Dairy farmers protest reform
They will suffer but consumer prices won't change, they charge.
Hundreds of dairy farmers took to the streets yesterday to protest last week's recommendations by the Kedmi Committee on reforming the dairy industry.
The committee, headed by Industry, Trade and Labor Ministry Director General Sharon Kedmi, recommended lowering the price farmers would get for their milk and that more imports of dairy products. The farmers say these recommendations run counter to a law enacted just this past March that enshrines the farmers' rights.
The farmers braved the heat to launch demonstrations at three locations around the country: the government offices opposite the Azrieli Center on Tel Aviv's Kaplan Street, the Sa'ad junction in the south and the Mahanayim junction in the north.
The Tel Aviv protesters were joined by Itzik Alrov, a leader of the recent campaign to boycott cottage cheese due to its high price. It was this campaign that prompted the Kedmi Committee's establishment.
The dairy farmers say lowering the target price for milk and opening the market to more dairy imports will not lower the price paid by the consumer; it will only increase the profits earned by the major dairies and the supermarket chains.
"We want to apply pressure on the government to lower consumer prices," Alrov said, "but the decrease can't be achieved on the backs of the dairy farmers."
"We are not the problem," said the CEO of the Israel Cattle Breeders Association, Yaakov Bachar. "We are the solution. Use us to lower consumer prices.
"In Europe, dairy farmers are subsidized," he added. "Here there is no subsidy. They just ask us to become more efficient. In this way, you are selling the country to the big-money families. We won't agree to be the victim."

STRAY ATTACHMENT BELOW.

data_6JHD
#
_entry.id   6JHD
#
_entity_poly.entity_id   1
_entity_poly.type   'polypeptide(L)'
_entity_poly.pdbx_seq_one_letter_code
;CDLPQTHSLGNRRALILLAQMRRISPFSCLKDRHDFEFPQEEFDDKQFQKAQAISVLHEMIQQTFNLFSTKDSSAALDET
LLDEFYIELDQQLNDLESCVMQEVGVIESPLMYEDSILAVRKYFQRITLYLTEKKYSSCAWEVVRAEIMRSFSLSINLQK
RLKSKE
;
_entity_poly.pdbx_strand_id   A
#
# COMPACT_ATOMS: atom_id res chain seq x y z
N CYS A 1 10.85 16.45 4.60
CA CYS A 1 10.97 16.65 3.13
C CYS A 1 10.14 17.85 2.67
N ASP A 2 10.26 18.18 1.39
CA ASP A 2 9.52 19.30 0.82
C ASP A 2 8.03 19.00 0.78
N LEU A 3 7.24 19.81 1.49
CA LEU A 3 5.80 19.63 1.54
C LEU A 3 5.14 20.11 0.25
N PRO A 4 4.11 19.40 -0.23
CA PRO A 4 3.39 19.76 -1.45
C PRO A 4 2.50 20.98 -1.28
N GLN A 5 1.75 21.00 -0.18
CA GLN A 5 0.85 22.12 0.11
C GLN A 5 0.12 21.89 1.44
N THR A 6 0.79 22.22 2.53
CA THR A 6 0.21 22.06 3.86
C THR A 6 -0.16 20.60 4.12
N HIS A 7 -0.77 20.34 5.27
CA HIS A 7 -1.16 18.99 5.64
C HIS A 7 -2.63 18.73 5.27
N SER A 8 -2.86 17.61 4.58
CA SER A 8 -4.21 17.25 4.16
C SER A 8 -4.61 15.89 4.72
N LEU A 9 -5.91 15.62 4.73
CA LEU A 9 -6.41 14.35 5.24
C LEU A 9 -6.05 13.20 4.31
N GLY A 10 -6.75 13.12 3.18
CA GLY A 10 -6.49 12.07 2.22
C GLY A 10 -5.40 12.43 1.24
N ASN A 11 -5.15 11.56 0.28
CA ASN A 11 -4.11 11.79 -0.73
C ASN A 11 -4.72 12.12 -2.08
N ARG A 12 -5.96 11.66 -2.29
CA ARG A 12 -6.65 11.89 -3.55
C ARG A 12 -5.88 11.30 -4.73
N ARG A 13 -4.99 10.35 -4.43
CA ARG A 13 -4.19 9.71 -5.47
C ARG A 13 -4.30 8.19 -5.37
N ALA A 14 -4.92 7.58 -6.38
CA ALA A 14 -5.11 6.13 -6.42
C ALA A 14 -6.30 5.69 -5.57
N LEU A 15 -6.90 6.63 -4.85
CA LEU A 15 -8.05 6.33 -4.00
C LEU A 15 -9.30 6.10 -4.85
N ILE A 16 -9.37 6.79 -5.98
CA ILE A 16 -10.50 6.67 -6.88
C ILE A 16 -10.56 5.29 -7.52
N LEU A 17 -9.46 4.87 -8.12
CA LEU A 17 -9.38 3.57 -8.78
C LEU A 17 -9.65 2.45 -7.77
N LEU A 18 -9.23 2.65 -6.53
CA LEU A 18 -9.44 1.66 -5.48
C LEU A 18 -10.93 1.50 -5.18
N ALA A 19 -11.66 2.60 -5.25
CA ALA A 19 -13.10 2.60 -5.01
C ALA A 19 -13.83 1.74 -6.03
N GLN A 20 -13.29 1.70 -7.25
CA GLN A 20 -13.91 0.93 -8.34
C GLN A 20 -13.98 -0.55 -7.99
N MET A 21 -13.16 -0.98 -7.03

"The government is carrying out targeted killings against us," charged Arnon Oshri, a dairy farmer from Kfar Vitkin. "We are the weak link in the chain.
"If the government-controlled price drops, entire communities will be wiped out, those same communities that survived Qassam and Katyusha rockets [from the Gaza Strip and Lebanon]," he said. "They would not be able to withstand the tiny profit margins they would be left with. They are trying to pin the blame on us, when we are the only ones working for price controls [on dairy products]."
The demonstrating farmers said their profit margin is currently only 10 to 20 agorot per liter of milk. One protester, Zvika Brandes, said he sells his daily milk output for NIS 5,000, leaving him a profit of just NIS 250 -before taxes.
Bachar, of the cattle breeders' group, said there is no connection between the price the farmers get, which is set by the government, and the price the consumer pays; the latter is determined by the mark-up added by the dairies and the retail stores. "Since the dairies and retail chains are in the hands of the wealthy, the prime minister is afraid to take them on," he charged.
The government also sets quotas for each farmer's production.
Imports, Bachar continued, already represent 20% of the cheese sold in Israel. But he questioned whether that has driven prices lower.
The demonstration in the north was attended by the heads of the Upper Galilee and Mevo'ot Hahermon regional councils, while the head of the Eshkol Regional Council joined the demonstration in the south.
In a related development, dairy farmers in the Golan Heights sent a letter to State Comptroller Micha Lindenstrauss yesterday alleging that the Kedmi Committee's conclusions do not reflect the stance of the panel members themselves. They are also contrary to the Agriculture Ministry's position, the letter said.
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